Billy Sugarfix and Wendy Spitzer: Musical Carrboro couple moving to Prague | Music | Indy Week
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Friday, May 30, 2014

Billy Sugarfix and Wendy Spitzer: Musical Carrboro couple moving to Prague

Posted by on Fri, May 30, 2014 at 10:06 AM

click to enlarge Seaside and weird: Future ex-locals Wendy Spitzer and Bill McCormick
  • Seaside and weird: Future ex-locals Wendy Spitzer and Bill McCormick

On June 21, Billy Sugarfix—the stage name of veteran local musician Bill McCormick—plays his first and last show with his latest band at the Cat's Cradle Back Room. Less than a week later, he and girlfriend Wendy Spitzer—another local musician with a long history of fascinating projects—are moving to Prague.

McCormick, who has been active in area bands since 1988, gives a bulleted list of reasons for the departure: Spitzer's family, his interest in European folklore and relic pagan traditions, the city's rich beer culture. We caught up with McCormick to talk about the move, the new band and his own 26-year history within Carrboro and Chapel Hill music.

INDY: When are you headed to the Czech Republic?
Billy Sugarfix: I will be making the move with my girlfriend Wendy Spitzer, who you might know from her bands Eyes to Space and Felix Obelix. We leave on June 25, which is four days after the show. 

Why?
Do you know that Butthole Surfers song “Sweat Loaf” that starts with the kid asking his father what regret means? The father replies by saying, “Well, son, it’s better to regret something you did do than something you didn’t do." I’ve always regretted the fact that I never did a study abroad or had an opportunity to live in a different country. In fact, it may be my biggest regret, and it goes perfectly counter to the Butthole Surfers' advice. Wendy also wishes that she’d spent more time abroad, and so together we decided to move to a different country for a year.

What will you do there?
I have an obsessive interest in European folklore and leftover pagan traditions. The Czech Republic offers a lot in this regard, and its central location will make it feasible to travel to different sites and ceremonies that I’m hoping to see in different parts of Europe. We will have a year to explore the country and the continent. We hope to see churches made of human bones and parades of Christmas demons, to hear organs played by the ocean and to sleep in monasteries.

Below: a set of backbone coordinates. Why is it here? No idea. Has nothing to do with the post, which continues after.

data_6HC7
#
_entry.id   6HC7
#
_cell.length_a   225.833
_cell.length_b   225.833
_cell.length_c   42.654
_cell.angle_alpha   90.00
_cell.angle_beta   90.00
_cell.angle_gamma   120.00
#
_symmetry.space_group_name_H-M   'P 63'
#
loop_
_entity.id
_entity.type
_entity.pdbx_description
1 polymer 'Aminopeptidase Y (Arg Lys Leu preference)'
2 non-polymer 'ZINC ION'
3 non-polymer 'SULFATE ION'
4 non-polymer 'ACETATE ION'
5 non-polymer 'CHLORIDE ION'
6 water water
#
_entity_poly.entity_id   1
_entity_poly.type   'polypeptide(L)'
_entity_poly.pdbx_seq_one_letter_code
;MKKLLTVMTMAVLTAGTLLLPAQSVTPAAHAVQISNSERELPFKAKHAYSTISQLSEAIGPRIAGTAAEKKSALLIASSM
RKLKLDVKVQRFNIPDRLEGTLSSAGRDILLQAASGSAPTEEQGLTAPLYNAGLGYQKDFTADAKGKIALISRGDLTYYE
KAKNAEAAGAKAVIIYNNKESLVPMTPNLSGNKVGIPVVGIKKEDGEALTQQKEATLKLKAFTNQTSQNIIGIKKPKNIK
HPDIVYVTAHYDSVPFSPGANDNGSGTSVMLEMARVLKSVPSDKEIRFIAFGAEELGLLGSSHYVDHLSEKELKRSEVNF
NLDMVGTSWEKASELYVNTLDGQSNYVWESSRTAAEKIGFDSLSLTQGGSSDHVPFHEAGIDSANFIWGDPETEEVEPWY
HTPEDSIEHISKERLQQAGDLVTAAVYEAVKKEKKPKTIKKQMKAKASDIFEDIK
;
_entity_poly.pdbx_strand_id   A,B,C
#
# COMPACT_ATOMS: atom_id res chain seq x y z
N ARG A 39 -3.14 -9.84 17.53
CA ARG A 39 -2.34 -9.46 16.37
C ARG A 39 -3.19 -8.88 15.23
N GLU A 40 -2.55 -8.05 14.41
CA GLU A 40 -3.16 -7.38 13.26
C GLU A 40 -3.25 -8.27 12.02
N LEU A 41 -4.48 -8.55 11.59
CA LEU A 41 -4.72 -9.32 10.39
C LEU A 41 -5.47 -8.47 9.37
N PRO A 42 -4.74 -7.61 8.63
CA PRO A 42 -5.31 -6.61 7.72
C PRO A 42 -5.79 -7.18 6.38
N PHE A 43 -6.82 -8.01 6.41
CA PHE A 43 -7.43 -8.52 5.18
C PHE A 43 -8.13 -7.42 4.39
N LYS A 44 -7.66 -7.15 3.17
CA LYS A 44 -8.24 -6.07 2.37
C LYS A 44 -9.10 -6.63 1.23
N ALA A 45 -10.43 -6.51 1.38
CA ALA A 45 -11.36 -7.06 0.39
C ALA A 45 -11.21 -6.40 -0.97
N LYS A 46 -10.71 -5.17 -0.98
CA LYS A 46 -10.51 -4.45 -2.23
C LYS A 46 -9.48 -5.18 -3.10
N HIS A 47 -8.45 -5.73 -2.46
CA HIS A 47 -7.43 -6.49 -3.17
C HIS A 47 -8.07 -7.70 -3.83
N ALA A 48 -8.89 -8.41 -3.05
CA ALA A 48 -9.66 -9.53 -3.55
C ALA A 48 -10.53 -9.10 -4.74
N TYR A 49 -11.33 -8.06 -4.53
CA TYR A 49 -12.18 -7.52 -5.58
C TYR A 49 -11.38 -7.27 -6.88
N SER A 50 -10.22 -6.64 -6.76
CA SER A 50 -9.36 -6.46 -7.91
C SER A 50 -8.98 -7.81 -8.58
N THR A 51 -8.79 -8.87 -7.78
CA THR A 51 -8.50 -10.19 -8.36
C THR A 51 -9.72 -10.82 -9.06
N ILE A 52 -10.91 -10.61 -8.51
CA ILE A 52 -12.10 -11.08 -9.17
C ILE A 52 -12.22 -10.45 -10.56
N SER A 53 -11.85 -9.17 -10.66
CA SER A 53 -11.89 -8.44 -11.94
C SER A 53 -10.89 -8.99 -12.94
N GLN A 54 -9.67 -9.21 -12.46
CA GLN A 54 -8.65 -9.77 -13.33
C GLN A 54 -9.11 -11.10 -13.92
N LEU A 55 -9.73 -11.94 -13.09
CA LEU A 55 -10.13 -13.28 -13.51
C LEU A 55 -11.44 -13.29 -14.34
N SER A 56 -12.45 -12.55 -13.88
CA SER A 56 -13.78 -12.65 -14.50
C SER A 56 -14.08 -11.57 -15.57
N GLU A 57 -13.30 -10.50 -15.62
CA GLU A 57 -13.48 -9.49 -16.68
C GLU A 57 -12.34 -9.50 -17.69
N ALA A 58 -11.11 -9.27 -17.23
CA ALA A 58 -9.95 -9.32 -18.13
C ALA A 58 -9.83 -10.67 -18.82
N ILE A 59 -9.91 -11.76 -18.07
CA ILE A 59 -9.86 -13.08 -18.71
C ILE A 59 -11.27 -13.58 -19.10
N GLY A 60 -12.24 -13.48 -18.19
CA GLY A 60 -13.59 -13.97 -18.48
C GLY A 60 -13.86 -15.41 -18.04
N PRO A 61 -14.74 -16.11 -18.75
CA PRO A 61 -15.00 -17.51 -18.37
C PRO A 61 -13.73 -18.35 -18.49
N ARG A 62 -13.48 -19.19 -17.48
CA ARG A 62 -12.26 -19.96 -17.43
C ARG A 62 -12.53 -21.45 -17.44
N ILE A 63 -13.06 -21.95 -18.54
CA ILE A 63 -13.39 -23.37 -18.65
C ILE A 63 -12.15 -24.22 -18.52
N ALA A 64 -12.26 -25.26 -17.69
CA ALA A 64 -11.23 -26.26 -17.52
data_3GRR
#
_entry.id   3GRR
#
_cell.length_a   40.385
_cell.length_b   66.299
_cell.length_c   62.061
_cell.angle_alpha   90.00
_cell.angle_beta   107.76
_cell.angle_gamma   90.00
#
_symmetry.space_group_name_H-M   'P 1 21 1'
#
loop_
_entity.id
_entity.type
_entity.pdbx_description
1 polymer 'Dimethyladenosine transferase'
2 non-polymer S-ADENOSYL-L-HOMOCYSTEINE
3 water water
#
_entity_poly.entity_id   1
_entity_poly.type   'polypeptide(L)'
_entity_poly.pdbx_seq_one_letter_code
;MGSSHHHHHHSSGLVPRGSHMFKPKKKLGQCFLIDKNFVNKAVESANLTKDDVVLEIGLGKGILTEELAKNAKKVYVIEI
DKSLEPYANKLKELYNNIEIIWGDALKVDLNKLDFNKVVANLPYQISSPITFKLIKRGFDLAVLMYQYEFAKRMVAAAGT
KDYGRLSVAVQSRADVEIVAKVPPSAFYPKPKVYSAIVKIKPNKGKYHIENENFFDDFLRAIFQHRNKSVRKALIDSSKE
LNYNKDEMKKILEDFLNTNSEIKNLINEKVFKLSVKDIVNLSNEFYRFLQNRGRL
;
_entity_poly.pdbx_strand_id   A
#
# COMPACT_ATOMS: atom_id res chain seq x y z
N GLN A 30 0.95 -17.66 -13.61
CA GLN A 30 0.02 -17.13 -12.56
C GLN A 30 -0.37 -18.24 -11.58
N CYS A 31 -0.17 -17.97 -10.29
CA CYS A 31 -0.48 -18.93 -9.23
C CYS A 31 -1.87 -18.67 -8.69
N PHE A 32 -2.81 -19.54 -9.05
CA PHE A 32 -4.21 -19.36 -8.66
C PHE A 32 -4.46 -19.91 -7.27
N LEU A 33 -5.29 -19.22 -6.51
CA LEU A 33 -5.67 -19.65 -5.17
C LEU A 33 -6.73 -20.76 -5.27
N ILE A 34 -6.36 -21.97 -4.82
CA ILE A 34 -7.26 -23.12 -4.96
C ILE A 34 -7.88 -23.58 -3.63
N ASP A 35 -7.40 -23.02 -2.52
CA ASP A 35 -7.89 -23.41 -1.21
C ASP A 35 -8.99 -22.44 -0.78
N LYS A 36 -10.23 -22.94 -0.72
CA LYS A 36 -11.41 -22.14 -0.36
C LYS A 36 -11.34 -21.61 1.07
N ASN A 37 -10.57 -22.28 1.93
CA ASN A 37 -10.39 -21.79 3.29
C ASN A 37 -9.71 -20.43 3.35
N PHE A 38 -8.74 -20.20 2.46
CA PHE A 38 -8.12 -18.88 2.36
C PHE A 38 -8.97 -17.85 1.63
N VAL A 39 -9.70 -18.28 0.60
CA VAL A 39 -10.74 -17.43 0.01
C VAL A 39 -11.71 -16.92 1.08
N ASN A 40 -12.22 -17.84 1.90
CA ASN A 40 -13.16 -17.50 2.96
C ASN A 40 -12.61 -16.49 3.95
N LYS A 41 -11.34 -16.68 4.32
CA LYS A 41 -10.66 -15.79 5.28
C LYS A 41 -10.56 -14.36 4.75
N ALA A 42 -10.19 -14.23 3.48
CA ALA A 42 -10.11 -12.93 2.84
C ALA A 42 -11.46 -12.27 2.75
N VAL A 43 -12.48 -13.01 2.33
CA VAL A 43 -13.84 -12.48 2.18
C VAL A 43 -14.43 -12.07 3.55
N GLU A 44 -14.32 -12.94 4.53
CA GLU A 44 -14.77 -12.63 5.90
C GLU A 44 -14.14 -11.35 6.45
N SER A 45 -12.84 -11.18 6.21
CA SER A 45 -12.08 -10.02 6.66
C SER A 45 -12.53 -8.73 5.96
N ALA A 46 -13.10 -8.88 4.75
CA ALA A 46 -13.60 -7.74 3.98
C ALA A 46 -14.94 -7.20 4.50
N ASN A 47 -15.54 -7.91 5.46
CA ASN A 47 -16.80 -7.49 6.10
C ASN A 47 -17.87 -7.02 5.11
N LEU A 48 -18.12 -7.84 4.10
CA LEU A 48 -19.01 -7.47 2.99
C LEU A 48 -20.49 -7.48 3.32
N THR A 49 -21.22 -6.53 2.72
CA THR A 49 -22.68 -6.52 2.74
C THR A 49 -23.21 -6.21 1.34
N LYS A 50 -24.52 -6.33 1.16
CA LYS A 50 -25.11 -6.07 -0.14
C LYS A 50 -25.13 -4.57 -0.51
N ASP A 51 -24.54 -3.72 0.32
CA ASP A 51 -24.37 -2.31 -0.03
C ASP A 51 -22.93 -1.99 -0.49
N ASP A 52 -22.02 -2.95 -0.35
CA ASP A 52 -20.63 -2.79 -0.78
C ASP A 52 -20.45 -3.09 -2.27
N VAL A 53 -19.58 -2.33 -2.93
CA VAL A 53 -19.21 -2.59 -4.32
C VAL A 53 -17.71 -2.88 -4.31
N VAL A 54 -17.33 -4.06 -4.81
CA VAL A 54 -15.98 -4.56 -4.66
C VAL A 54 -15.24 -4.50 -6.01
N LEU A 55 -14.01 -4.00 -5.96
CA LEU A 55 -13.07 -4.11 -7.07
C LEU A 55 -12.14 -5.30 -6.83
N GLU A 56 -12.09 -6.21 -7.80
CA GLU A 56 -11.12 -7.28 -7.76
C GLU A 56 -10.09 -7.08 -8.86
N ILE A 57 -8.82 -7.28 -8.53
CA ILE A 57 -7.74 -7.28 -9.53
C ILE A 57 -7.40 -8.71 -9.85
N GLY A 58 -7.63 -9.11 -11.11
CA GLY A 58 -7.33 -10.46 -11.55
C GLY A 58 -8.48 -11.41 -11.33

For the first month that we are there, we will be taking a course to earn a TEFL (Teaching English as a Foreign Language) certificate and will hopefully use that to make ends meet. We will also continue our little home businesses—I have a custom songwriting business called Custom Serenade, and Wendy is a freelance editor and proofreader. We will be in Prague for the TEFL program but don’t know if we will stay there or go somewhere else afterwards.

What do you plan on doing after your first year in the Czech Republic?
I can only speak for myself here, and the answer is basically I don’t know. But I am determined to finish the record that this band has started. So, whatever happens, that will be a priority.

What led you to form a new band just to play a single show?
I have wanted to travel and live abroad for quite some time, and there is always something that keeps me from doing it. I started playing music with this band before I made the decision to go to the Czech Republic, and the fact that the project was going so well did make the decision more difficult, but it just seems like now is the time to travel if I’m ever really going to do it.

Once that decision was made, we all decided that we should try to record some of the songs we’d been working on, so we put a lot of time into arranging them for the studio as opposed to playing shows. We do have one song that we will be releasing before I leave. But I have every intention of completing the rest of the record by working remotely or any other means. Keep in mind, the Czech Republic has the biggest record-pressing plant in the world!

Who's in the new band?
I play guitar and sing. Jonathan Durlam plays lead guitar. In addition to being a very good musician, he’s also very into arranging and producing. He serves as the band’s leader in a number of ways. He played around town in a band called Graveyard Fields for a while. Adam Dodds plays bass. He is Chapel Hill/Carrboro’s best kept secret—a fantastic bass player. He not only can read your mind but also predict when you are going to change it on a whim. He’s also had an active role in arranging the songs. Nathan Logan plays drums. He normally plays with the New Town Drunks. I have known Nathan for years but knew he was the man for this job when I saw him play at the “Freddie for a Day” Queen tribute show. He was the house drummer at that event and nailed all of those songs without a whole lot of prep time, and I thought, “We need a drummer like that."

When did you start playing out locally? And how many projects have you been in while you've been here?
I started playing out locally in 1988 as the drummer for a group called the Mind Sirens. I had recently learned a few guitar chords and started writing songs not long after that and for years tried to put together a band to play my songs, which eventually led me to form Evil Wiener. In addition to those bands, I have performed as a solo artist quite a bit. I just did a quick list in my head and came up with a baker’s dozen other projects that I’ve performed with, including Felix Obelix with Wendy. My personal favorite was a group called Hymen that was fronted by a Chilean opera singer.


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